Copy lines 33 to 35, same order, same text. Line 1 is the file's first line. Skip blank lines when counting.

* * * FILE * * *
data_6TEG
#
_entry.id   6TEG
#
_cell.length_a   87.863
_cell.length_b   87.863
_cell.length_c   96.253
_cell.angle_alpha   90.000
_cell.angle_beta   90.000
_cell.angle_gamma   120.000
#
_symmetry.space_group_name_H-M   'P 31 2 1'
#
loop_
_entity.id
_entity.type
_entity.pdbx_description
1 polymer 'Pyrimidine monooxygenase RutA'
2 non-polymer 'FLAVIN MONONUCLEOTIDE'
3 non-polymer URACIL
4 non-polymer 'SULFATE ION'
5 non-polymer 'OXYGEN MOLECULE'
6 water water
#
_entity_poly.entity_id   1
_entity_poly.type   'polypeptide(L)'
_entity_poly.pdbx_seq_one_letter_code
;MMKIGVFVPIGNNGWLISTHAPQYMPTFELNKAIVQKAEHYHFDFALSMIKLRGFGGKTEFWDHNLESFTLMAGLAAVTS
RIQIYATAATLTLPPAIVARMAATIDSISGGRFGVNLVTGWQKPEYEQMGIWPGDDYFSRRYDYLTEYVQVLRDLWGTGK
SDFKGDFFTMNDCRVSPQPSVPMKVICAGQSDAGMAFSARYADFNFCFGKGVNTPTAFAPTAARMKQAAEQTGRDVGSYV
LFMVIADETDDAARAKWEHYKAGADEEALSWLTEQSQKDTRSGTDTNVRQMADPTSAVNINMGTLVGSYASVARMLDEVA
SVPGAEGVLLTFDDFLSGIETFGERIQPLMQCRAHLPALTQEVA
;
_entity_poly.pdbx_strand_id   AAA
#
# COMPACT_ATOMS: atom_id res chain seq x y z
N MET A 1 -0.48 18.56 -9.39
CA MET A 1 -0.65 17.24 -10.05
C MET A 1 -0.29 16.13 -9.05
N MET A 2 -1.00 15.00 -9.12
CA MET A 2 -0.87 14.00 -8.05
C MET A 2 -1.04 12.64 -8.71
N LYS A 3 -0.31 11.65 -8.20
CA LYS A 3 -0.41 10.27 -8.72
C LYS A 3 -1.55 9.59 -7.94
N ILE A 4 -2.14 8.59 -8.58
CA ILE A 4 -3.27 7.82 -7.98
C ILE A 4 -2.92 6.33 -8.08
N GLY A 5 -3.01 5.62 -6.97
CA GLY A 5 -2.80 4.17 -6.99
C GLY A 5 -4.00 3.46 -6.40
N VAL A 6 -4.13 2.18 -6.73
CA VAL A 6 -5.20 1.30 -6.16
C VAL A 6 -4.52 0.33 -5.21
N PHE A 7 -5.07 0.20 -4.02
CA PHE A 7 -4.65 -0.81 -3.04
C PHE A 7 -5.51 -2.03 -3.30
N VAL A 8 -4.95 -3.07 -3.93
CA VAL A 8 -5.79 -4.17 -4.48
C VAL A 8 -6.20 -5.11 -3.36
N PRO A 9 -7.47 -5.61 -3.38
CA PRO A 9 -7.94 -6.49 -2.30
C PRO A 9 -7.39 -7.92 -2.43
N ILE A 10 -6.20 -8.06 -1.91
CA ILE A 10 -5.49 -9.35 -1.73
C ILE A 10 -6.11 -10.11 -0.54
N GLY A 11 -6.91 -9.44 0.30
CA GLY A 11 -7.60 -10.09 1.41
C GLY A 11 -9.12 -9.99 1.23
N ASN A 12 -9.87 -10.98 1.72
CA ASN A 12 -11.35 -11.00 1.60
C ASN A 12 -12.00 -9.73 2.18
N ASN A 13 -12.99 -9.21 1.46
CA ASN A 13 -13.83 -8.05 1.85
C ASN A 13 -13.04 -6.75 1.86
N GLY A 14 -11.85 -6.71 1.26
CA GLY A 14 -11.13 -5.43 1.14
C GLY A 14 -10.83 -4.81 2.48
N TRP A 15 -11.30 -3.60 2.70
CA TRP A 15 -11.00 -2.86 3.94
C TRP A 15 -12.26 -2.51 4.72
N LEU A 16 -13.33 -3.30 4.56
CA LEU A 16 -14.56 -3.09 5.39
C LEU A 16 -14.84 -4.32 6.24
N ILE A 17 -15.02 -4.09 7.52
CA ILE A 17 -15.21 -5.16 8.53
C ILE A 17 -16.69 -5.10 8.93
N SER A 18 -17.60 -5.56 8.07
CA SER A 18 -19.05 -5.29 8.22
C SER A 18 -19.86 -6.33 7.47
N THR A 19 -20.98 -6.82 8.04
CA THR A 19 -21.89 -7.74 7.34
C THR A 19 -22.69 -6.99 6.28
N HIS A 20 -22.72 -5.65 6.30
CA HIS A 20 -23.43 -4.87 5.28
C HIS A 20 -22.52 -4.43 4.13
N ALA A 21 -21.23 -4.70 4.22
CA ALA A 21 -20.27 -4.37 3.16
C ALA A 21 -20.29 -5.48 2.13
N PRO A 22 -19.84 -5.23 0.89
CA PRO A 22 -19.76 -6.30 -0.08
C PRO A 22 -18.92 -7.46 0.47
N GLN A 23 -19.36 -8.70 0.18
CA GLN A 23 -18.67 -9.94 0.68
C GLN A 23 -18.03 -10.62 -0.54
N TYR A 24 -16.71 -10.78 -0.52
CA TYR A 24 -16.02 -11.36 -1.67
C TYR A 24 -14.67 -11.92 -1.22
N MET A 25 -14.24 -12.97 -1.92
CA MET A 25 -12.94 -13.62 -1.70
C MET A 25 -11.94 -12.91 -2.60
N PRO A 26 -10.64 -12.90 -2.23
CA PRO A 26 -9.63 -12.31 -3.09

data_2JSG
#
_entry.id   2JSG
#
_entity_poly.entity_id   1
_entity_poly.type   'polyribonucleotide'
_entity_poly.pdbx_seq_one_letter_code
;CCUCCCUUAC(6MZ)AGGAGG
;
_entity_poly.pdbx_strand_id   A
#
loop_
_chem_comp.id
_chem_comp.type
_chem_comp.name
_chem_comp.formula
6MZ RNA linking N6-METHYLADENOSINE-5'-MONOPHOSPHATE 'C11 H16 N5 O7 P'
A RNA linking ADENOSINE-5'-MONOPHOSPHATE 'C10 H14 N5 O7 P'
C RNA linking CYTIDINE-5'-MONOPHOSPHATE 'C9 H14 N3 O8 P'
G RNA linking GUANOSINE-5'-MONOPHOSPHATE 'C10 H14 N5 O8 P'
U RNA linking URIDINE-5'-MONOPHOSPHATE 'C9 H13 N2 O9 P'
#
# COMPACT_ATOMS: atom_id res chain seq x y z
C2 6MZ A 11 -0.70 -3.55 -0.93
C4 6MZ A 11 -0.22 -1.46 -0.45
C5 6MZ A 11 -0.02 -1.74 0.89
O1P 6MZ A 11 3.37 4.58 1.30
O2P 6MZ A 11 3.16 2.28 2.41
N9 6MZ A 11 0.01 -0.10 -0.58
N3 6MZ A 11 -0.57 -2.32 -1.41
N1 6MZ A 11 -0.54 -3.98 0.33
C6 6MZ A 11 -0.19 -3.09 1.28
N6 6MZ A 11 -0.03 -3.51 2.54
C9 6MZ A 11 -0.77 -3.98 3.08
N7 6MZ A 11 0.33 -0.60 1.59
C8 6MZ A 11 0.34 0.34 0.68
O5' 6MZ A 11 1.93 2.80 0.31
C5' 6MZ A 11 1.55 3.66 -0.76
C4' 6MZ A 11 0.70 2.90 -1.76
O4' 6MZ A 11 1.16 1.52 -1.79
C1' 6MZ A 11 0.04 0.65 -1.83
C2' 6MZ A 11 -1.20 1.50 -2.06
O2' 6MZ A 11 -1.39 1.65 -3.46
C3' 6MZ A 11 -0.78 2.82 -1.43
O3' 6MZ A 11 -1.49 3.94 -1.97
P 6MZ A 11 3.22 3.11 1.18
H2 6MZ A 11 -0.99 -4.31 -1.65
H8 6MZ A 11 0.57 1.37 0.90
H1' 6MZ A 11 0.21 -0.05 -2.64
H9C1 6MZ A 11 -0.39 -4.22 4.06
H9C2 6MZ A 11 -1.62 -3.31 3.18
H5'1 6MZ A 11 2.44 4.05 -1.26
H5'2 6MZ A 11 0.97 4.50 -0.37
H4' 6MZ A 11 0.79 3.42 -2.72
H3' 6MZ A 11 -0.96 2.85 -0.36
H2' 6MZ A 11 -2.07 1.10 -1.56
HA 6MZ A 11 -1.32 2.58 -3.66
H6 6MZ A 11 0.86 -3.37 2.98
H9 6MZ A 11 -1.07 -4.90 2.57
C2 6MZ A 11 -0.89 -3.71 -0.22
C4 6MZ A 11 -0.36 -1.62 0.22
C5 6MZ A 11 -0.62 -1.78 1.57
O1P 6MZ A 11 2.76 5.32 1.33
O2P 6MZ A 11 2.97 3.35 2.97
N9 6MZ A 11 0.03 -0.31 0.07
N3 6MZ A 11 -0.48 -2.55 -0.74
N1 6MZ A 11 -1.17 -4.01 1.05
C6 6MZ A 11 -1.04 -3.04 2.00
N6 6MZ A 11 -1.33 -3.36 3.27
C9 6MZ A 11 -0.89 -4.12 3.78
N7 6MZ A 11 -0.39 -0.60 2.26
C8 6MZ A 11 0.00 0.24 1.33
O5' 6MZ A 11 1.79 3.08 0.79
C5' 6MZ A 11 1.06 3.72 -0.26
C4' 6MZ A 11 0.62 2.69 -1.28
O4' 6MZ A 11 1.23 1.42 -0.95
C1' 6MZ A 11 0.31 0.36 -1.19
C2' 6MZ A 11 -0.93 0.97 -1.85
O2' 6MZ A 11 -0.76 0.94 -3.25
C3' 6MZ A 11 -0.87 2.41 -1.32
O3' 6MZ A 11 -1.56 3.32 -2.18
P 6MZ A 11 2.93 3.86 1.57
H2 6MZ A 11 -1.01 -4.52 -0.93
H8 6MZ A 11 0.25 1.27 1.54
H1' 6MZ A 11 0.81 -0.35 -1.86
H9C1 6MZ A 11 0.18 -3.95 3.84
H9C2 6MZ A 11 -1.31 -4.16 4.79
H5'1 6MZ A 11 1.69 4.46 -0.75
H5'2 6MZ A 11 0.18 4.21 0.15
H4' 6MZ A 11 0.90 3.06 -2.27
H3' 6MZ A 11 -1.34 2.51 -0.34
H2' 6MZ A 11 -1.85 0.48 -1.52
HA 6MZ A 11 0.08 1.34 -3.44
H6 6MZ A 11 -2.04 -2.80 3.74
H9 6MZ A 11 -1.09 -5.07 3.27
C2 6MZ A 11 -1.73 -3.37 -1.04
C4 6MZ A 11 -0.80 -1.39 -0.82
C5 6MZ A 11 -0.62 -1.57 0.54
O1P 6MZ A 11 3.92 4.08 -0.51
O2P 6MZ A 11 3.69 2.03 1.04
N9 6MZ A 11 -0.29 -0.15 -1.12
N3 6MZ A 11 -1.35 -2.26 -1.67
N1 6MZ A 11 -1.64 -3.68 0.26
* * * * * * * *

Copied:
;
_entity_poly.pdbx_strand_id   AAA
#